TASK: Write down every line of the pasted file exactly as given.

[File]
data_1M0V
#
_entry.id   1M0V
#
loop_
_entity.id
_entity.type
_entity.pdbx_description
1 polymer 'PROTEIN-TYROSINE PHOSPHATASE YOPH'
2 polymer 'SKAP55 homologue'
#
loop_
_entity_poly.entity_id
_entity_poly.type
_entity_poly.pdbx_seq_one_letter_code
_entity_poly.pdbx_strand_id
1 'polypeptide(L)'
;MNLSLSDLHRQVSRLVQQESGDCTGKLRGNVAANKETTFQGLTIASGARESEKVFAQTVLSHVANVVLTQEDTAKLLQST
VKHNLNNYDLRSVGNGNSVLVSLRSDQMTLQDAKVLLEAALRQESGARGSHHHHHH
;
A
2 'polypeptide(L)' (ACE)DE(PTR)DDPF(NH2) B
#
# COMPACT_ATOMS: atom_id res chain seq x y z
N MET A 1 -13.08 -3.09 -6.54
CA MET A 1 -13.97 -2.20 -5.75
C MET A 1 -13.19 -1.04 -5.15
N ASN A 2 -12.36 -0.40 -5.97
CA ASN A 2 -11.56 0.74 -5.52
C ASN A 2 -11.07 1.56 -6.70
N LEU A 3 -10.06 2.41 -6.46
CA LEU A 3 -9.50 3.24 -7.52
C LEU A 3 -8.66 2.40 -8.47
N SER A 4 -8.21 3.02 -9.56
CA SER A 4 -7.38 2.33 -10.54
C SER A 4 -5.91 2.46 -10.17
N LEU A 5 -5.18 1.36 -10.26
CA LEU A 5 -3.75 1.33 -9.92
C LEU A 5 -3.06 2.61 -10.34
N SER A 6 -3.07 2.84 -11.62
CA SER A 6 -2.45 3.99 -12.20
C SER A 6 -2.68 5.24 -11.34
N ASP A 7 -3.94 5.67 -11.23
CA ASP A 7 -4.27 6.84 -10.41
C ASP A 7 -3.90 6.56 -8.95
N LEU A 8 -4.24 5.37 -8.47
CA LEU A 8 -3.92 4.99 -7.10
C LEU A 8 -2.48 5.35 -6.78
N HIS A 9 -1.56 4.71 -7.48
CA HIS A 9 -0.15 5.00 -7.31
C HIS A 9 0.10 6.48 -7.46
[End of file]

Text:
data_1M0V
#
_entry.id   1M0V
#
loop_
_entity.id
_entity.type
_entity.pdbx_description
1 polymer 'PROTEIN-TYROSINE PHOSPHATASE YOPH'
2 polymer 'SKAP55 homologue'
#
loop_
_entity_poly.entity_id
_entity_poly.type
_entity_poly.pdbx_seq_one_letter_code
_entity_poly.pdbx_strand_id
1 'polypeptide(L)'
;MNLSLSDLHRQVSRLVQQESGDCTGKLRGNVAANKETTFQGLTIASGARESEKVFAQTVLSHVANVVLTQEDTAKLLQST
VKHNLNNYDLRSVGNGNSVLVSLRSDQMTLQDAKVLLEAALRQESGARGSHHHHHH
;
A
2 'polypeptide(L)' (ACE)DE(PTR)DDPF(NH2) B
#
# COMPACT_ATOMS: atom_id res chain seq x y z
N MET A 1 -13.08 -3.09 -6.54
CA MET A 1 -13.97 -2.20 -5.75
C MET A 1 -13.19 -1.04 -5.15
N ASN A 2 -12.36 -0.40 -5.97
CA ASN A 2 -11.56 0.74 -5.52
C ASN A 2 -11.07 1.56 -6.70
N LEU A 3 -10.06 2.41 -6.46
CA LEU A 3 -9.50 3.24 -7.52
C LEU A 3 -8.66 2.40 -8.47
N SER A 4 -8.21 3.02 -9.56
CA SER A 4 -7.38 2.33 -10.54
C SER A 4 -5.91 2.46 -10.17
N LEU A 5 -5.18 1.36 -10.26
CA LEU A 5 -3.75 1.33 -9.92
C LEU A 5 -3.06 2.61 -10.34
N SER A 6 -3.07 2.84 -11.62
CA SER A 6 -2.45 3.99 -12.20
C SER A 6 -2.68 5.24 -11.34
N ASP A 7 -3.94 5.67 -11.23
CA ASP A 7 -4.27 6.84 -10.41
C ASP A 7 -3.90 6.56 -8.95
N LEU A 8 -4.24 5.37 -8.47
CA LEU A 8 -3.92 4.99 -7.10
C LEU A 8 -2.48 5.35 -6.78
N HIS A 9 -1.56 4.71 -7.48
CA HIS A 9 -0.15 5.00 -7.31
C HIS A 9 0.10 6.48 -7.46